World governments today still only urge consideration of Tibetan rights and do not take steps to enforce Chinese respect for basic human rights. Since 1970, formal and informal talks between the Chinese government and the Dalai Lama and his government-in-exile to resolve the issue of Tibet’s independence and status have periodically taken place over the “last twenty-five years, with no real resolution” (Rabgey and Sharlho 60), yet other countries do not take action in facilitating these talks.

Whatever practical action against China’s invasion was secretive and at a minimum. The United States chose to help the Tibetans rebel against the Chinese by recruiting Tibetan refugees and exiles from India and Nepal in the mid 1950s. They were flown to an unpopulated military base at an altitude close to Tibet’s, high in the Colorado mountains to be “trained in the fine points of paramilitary warfare” (Blum 25). The idea was that the trainees would instigate rebellion against China from inside Tibet, but the plan never came to fruition (Blum 25). The Central Intelligence Agency (CIA) funded this whole project because it feared the spread of communism with the advent of Chinese invasion, but dropped it when Nixon started talks with China about trade. This burgeoning rebellion was largely for the benefit of the United States of America, and was kept secret from the rest of the world. Britain considered “China’s status in Tibet [as] suzerain, but on the condition that Tibet was autonomous” after China’s invasion of Tibet (Norbu 166). They did not react diplomatically or militarily to the invasion. In fact, the boldest move made by a member of the world community in support of Tibet was prompted by Nehru, then-Prime Minister of India, who opened India’s borders to Tibetan refugees and “offered to use [Dharamsala] as a base of operations for the Tibetan Government in Exile” (“Dharamsala”). The exiled government still uses Dharamsala as its base of operations today, and exiles still travel from Tibet to India here.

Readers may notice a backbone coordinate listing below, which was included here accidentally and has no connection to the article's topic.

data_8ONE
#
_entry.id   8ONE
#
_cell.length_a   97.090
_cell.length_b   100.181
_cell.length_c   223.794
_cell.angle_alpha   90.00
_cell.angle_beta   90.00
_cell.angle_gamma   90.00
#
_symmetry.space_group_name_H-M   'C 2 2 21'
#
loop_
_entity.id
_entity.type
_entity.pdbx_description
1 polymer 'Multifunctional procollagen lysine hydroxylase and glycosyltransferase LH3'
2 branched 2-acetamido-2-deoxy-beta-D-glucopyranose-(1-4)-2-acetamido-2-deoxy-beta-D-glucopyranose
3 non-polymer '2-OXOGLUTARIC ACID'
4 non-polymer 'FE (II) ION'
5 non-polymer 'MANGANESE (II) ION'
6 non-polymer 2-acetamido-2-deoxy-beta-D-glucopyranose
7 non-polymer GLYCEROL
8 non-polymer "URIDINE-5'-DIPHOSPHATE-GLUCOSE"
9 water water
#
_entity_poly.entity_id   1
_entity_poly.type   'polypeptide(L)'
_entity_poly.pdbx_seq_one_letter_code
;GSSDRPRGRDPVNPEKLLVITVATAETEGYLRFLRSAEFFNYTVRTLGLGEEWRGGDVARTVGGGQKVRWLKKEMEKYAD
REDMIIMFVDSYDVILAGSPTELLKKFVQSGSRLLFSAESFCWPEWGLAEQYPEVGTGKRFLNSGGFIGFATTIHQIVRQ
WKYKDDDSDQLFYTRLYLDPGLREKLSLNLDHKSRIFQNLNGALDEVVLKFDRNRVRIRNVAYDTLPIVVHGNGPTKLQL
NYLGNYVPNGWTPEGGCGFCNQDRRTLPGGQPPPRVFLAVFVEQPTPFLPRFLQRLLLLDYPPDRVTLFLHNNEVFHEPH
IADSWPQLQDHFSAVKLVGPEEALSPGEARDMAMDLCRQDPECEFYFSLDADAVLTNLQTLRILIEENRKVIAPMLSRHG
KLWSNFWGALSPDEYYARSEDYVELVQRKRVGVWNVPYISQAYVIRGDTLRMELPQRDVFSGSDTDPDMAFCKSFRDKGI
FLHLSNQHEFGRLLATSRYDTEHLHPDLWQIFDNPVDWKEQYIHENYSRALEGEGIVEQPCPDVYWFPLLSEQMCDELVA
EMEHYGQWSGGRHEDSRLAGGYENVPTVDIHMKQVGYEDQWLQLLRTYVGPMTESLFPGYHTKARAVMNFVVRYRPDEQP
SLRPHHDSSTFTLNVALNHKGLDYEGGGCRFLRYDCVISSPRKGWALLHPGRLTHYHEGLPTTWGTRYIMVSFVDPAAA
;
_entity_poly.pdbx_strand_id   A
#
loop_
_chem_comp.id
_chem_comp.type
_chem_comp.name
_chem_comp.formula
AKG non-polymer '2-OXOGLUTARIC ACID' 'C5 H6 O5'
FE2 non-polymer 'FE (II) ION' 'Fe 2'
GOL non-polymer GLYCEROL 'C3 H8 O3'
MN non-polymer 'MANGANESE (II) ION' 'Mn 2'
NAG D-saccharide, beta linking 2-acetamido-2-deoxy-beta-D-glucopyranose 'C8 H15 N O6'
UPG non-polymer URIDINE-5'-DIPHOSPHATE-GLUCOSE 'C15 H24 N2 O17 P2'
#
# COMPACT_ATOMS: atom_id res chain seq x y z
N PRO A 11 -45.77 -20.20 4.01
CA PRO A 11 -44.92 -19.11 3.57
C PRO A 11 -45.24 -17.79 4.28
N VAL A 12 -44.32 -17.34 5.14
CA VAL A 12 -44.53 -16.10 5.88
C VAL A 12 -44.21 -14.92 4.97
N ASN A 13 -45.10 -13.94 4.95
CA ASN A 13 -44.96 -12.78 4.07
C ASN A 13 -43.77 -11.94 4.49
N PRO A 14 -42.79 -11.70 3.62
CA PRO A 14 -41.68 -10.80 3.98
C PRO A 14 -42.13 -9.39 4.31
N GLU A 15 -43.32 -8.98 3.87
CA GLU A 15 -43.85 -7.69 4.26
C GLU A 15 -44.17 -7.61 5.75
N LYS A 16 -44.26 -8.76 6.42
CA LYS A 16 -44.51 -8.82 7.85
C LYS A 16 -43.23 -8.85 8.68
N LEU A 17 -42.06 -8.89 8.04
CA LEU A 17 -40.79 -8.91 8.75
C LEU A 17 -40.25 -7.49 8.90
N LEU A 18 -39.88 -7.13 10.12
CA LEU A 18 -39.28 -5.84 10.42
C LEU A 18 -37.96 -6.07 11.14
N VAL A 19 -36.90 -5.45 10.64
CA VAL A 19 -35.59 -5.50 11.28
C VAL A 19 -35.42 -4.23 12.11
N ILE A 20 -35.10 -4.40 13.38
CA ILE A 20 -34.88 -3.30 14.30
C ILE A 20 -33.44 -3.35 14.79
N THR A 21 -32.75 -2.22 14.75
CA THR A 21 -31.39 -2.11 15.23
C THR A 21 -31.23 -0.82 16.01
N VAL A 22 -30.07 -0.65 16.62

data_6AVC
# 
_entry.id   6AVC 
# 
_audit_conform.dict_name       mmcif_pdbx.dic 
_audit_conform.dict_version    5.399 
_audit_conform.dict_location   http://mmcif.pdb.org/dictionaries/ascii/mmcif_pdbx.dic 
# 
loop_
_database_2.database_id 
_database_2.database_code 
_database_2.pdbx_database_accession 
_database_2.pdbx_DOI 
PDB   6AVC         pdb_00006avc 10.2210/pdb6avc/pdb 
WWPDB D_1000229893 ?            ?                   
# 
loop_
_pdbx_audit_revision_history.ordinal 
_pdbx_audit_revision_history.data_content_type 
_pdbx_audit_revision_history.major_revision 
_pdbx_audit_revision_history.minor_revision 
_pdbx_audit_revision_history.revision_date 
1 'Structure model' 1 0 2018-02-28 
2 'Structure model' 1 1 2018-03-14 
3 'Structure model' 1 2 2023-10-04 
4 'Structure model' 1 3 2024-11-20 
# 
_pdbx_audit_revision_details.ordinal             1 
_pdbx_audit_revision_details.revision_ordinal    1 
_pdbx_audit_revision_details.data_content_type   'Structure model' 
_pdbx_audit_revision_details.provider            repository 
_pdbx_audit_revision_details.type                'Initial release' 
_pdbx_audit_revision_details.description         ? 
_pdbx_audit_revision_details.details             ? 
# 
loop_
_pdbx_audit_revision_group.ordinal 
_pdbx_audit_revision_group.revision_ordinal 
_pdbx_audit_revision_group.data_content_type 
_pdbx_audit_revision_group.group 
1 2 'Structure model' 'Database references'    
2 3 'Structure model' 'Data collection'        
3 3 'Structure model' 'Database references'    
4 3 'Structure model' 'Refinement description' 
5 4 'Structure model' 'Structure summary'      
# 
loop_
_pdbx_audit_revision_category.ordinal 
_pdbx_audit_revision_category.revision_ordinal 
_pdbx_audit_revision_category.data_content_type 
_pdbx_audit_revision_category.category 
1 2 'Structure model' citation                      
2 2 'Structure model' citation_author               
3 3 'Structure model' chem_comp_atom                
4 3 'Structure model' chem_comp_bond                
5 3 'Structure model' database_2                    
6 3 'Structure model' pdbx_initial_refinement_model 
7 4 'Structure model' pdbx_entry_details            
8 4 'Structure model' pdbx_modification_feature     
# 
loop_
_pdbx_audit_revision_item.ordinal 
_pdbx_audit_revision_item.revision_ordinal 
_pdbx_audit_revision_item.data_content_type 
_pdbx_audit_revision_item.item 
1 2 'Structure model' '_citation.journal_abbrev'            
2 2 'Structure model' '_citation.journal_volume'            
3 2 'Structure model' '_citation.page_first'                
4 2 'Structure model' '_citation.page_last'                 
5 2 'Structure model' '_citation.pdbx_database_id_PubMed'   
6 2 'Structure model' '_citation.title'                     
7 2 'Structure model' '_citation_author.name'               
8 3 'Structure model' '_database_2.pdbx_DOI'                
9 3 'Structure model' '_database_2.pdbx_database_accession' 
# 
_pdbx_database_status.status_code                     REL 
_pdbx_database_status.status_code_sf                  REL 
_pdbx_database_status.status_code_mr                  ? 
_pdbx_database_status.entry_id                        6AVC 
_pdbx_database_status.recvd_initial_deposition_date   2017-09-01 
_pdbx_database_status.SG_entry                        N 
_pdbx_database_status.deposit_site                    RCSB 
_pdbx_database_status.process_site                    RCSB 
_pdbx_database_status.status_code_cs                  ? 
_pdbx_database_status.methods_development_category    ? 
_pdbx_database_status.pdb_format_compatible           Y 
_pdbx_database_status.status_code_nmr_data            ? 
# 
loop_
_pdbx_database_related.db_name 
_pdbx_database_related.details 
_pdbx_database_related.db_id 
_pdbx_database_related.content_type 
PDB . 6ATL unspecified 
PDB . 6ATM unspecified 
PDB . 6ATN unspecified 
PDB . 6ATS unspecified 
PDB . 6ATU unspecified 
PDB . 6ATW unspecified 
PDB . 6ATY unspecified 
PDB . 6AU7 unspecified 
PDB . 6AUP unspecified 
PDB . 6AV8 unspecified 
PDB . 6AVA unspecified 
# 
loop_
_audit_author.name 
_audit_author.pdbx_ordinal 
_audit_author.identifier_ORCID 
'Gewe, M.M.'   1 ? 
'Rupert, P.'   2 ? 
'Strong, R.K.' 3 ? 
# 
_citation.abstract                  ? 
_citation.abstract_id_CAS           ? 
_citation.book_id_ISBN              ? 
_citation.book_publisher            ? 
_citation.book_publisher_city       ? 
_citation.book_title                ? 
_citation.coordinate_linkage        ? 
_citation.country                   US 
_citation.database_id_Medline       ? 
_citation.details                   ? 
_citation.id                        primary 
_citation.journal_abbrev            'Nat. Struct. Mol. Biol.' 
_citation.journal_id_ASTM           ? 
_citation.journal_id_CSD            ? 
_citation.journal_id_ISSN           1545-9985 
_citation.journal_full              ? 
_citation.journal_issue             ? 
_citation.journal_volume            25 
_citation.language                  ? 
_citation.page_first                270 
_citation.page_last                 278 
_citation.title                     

World governments may have once advocated examination of transgressions upon Tibetan human rights, but they did not physically champion the Tibetan issue against China during the genocide. If they did, the backlash against the invasion was clandestine and difficult to pin back to any one country, and minimal. If this slight hypocrisy is taken into consideration with the fact that the world community appears to currently espouse the Tibetan cause but does not move to uphold its words about moral standards of human rights in Tibet, the ineffectiveness of the world community’s response to the genocide in Tibet is clarified. Some countries may have done more than others in helping Tibet, yet even then their motives were largely politically-fueled. Other countries debated and delegated to world summits about topics on Tibet, yet failed to reach an official consensus, or even a vote.  There are some who would argue that the world community could not protect every facet of the world with its idealistic agenda of a world free from human rights transgressions, so the small involvement of the world in Tibet is excusable. This is patently false. Wherever humans are in jeopardy of being eradicated, every human must focus his or her attention on that region. Basic humanity demands it. Even now, Tibet loses its sense of culture and individualism to China’s relentless supply of propaganda. One out of six Tibetans were killed by the Chinese in the invasion of 1949 Monasteries, cultural centers of Tibet, are shut down as the state-sponsored transfusion of Han Chinese marginalizes Tibetans in their own homeland. Peaceful protests and writing essays against the Chinese regime earns beatings and years in prison. It is clear from that though many countries and organizations may reprimand China on the point of human rights when it treating with Tibet, they do not take action against China’s multiple transgressions on human rights against the Tibetan people.

Works Cited

Blum, William. Killing Hope: U.S. Military and CIA Interventions Since World War II. London:

Zed Books. 2003. Vrij Historisch Onderzoek. Web. 6 Mar. 2013. <http://vho.org/>.

Cumming-Bruce, Nick. “U.N. Rights Official Faults China on Tibetan Suppression.” New York

Times. New York Times, 2 Nov. 2012. Web. 6 Mar. 2013. <http://www.nytimes.com/&gt;.

“Dharamsala Guide.” Worldbridges. Worldbridges. Web. 6 Mar. 2013.

<http://www.worldbridges.com/&gt;

Gyaltsen, Nima. “China’s Tibet.” Washington Post 22 June 1998: A20. Global Issues In Context.

Database. 25 Feb. 2013.

Herzer, Eva. “Occupied Tibet: The Case in International Law.” Tibet Justice Center. Tibet Justice

Center. 31 Jan. 2001. Web. 6 Mar. 2013. .

Noakes, Stephen. “Transnational advocacy networks and moral commitment: the free Tibet

campaign meets the Chinese state.” International Journal 67.2 (2012): 507+. Database. 6 Mar. 2013.

Norbu, Dawa. China’s Tibet Policy. Mitcham, Surrey: Curzon, 2001. Print.

Parrott, Lindesay. “U. N. VOTE ASSAILS TIBET REPRESSION; Assembly, by 45-9, Deplores        vvvvvvChinese Curbs on Rights U. N. VOTE ASSAILS TIBET REPRESSION.” New York vvvvvvvTimes New York Times, 22 Oct. 1959. Web. 6 Mar. 2013. http://select.nytimes.com

-The United Words Team-